Original Post Date: Friday, September 14, 2011 Check out this article about the Defense Information Systems Agency (DISA) and their cloud computing strategy.  With the DOD’s ever increasing focus on affordability moving eligible capabilities to the cloud is an excellent plan for the government.  DISAs strategy includes the consolidation of data centers and network operations centers and the migration of 1.4 million Army email accounts to the cloud.  Cloud computing allows organizations to utilize applications, platforms and hardware through the Internet (or some other network) rather than having to purchase or lease these items.  Cloud computing offers opportunities for cost ...
Original Post Date: Friday, September 7, 2012 So, what goes on out here in the corn fields, anyway?  Did you know Dayton, Ohio is home to the Air Force Materiel Command?  Air Force Materiel Command (AFMC), headquartered at Wright-Patterson AFB, Ohio, “develops, acquires and sustains the aerospace power needed to defend the United States and its interests for today and tomorrow. This is accomplished through management, research, acquisition, development, testing and maintenance of existing and future weapons systems and their components” (afmc.af.mil).   In response to future budget uncertainty and a challenge by Congress to operate more efficiently, AFMC recently ...
Original Post Date: Thursday, August 23, 2012 We’ve bought access to IHS Haystack, which links us to huge amounts of data on government parts and logistics, including electronics running the gamut of technologies, functions, and types of equipment.  The tool combines data from more than 70 military and commercial databases, and includes detailed data on costs, procurement histories, and a wide range of technical characteristics – perfect for building and validating CERs. This data will be very useful for our TP 2013 Electronics Update.  All of this data can be built into a knowledge base and made available to TruePlanning users.  With this ...
Original Post Date: Tuesday, July 3, 2012  Introduction Cost estimate models are developed for many reasons: bids and proposals, should cost analysis, or measuring the state of a project already underway. Frequently many estimates are created using the same sources of data in an organization. By creating a custom integration solution based on the TruePlanning COM API repeated model creation can be automated. This can save considerable time, significantly increase the quality of the estimates by removing hand typed data errors, and speed up the time it takes to produce and gain value from cost estimate models. By example, this blog ...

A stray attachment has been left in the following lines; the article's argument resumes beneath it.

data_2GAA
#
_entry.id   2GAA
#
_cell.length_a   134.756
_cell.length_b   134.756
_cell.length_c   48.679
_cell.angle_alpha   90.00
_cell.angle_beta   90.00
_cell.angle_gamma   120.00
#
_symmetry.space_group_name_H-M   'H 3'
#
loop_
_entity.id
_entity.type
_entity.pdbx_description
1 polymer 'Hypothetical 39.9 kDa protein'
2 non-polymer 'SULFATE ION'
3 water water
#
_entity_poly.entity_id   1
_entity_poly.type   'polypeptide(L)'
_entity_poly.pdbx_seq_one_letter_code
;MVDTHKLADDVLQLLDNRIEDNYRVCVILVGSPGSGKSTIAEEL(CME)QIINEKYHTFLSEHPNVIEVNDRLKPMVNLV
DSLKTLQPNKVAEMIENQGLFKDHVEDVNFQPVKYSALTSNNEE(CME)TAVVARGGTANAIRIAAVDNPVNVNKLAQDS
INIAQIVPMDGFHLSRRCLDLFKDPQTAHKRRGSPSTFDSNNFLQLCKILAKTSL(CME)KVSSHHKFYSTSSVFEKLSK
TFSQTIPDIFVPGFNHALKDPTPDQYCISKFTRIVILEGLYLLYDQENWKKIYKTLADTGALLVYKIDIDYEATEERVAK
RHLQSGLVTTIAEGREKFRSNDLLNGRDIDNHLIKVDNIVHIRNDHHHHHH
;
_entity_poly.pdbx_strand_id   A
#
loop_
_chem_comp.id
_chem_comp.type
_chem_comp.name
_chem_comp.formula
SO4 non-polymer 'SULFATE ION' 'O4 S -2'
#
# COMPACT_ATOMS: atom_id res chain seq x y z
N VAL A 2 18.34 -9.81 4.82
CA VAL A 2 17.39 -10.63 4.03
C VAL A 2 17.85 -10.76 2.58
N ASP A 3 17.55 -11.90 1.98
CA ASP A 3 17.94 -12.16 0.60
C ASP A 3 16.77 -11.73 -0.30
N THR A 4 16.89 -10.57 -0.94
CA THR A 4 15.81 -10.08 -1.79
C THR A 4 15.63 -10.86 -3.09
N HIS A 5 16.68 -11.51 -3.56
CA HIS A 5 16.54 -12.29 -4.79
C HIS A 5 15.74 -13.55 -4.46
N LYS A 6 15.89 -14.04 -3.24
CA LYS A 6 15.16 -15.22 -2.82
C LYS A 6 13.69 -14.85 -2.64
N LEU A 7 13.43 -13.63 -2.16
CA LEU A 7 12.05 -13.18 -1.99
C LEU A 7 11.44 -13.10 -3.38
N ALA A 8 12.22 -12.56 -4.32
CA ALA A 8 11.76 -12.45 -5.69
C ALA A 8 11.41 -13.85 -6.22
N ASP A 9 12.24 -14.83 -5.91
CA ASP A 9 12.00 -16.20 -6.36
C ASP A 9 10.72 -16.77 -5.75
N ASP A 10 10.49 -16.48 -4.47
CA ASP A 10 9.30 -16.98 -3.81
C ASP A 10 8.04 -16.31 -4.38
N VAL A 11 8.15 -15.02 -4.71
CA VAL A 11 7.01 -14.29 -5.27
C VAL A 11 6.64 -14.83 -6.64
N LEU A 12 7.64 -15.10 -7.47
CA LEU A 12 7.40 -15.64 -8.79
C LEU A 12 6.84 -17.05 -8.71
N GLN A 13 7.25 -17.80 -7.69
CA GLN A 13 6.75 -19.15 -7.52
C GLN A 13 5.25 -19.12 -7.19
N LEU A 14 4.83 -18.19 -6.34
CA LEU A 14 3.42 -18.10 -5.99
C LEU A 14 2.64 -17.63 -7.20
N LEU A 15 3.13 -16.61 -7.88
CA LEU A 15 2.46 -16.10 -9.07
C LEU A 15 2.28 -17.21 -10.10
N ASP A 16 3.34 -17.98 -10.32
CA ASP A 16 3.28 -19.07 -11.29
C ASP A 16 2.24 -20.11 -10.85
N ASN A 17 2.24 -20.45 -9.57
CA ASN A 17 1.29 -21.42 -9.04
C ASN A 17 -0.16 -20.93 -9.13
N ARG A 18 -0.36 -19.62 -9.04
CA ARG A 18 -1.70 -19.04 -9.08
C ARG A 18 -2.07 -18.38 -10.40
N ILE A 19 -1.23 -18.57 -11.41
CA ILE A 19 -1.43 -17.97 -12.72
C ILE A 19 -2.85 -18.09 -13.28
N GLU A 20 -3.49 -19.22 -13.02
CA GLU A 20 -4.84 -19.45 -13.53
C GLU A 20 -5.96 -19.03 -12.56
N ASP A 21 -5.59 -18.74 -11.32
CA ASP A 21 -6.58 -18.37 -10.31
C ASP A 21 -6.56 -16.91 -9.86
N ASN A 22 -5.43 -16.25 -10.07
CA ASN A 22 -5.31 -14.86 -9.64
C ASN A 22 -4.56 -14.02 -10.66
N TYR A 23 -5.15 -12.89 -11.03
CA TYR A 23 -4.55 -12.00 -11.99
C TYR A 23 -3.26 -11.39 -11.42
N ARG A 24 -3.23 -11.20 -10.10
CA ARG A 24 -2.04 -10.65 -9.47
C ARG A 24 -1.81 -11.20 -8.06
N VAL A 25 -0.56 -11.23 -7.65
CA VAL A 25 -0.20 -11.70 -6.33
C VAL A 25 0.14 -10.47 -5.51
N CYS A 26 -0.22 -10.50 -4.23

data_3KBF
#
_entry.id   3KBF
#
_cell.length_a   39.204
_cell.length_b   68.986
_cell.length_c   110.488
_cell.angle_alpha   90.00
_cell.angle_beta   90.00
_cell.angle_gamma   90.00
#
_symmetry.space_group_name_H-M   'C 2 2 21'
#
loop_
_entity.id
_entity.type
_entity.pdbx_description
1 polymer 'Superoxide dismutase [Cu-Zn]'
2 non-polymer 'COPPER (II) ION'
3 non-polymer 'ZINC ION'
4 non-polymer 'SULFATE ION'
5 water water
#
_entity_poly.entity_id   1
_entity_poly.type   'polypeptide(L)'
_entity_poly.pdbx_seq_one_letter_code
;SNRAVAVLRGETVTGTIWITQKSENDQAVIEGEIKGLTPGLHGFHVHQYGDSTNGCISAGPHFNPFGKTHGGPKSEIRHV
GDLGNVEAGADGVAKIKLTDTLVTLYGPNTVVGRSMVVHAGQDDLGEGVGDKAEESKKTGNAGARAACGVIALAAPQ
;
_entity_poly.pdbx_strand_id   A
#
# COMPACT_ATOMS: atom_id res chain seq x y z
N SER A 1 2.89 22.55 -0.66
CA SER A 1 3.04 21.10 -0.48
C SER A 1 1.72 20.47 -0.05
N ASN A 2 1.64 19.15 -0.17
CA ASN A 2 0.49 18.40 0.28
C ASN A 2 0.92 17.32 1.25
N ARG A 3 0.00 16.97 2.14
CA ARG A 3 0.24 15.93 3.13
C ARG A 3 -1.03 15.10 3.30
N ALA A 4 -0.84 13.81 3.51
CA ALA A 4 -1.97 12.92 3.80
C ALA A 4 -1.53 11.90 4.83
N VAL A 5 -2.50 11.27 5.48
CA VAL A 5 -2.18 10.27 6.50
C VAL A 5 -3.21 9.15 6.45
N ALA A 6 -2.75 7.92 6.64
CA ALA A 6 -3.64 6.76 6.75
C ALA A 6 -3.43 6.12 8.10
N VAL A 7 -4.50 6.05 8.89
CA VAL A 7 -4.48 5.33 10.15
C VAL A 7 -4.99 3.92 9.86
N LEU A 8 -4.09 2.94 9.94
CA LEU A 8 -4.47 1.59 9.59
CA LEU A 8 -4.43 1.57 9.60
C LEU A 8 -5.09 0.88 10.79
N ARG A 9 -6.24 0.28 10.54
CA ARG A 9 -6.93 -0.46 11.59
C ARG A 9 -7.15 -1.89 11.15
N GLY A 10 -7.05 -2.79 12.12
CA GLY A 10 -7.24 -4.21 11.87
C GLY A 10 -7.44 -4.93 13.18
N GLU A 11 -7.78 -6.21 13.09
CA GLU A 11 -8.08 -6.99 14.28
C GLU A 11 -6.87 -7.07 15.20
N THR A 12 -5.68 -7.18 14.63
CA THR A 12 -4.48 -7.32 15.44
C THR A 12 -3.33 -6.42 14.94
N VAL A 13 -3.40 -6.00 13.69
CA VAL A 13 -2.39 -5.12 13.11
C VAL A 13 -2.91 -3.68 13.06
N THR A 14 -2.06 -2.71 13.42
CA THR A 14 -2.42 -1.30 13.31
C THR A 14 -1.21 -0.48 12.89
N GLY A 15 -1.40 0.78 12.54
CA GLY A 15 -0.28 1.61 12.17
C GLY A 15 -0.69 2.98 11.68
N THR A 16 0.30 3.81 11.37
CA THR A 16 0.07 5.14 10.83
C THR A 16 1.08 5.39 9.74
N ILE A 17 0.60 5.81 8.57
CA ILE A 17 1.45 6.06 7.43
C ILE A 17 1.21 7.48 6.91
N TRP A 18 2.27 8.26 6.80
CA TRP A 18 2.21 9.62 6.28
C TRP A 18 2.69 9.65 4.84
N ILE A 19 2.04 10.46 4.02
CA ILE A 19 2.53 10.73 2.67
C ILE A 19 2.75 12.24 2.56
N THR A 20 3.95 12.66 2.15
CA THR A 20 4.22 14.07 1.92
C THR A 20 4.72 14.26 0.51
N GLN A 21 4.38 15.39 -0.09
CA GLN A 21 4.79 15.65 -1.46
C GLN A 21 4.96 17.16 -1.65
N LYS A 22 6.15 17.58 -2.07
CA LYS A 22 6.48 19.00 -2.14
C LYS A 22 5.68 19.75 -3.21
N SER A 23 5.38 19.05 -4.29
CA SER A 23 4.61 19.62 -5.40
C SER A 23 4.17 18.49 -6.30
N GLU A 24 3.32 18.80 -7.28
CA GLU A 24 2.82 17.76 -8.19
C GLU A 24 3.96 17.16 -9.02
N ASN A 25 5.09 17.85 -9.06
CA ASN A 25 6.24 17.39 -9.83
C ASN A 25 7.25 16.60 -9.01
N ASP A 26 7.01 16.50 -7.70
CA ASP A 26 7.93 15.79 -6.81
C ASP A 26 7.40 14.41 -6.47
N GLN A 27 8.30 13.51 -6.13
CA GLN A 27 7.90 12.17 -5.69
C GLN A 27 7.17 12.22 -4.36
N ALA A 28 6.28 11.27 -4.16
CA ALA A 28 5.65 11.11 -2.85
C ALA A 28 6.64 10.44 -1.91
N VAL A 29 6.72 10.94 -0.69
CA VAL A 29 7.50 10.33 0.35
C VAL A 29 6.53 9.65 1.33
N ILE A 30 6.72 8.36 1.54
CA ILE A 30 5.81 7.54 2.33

Original Post Date: Tuesday, July 3, 2012  Introduction A cost estimation model needs to be fed data, and it is only as good as data used to create it. Frequently the data needed to ‘feed’ the cost model comes from a variety of sources including engineers, subject matter experts or other individuals not directly building the cost model. Just asking these experts to stick their finger in the air and take a guess isn’t always the best approach. Using the COM enabled Data Input Form Excel solution that comes with TruePlanning can help users obtain the data needed to complete ...
Original Post Date: Tuesday, July 3, 2012 Introduction @RISK and Crystal Ball are two Excel based applications that allow users to perform uncertainty, sensitivity or risk analysis on data contained in Excel spreadsheets. The analysis can be performed using various techniques including Monte Carlo and Latin Hypercube.  Many TruePlanning users are interested in performing this type of analysis on the models they create in TruePlanning or may even have requirements to perform this type of analysis on their estimates.   In response to this desire, PRICE Systems L.L.C. has created two Excel based solutions that allow users to easily leverage the ...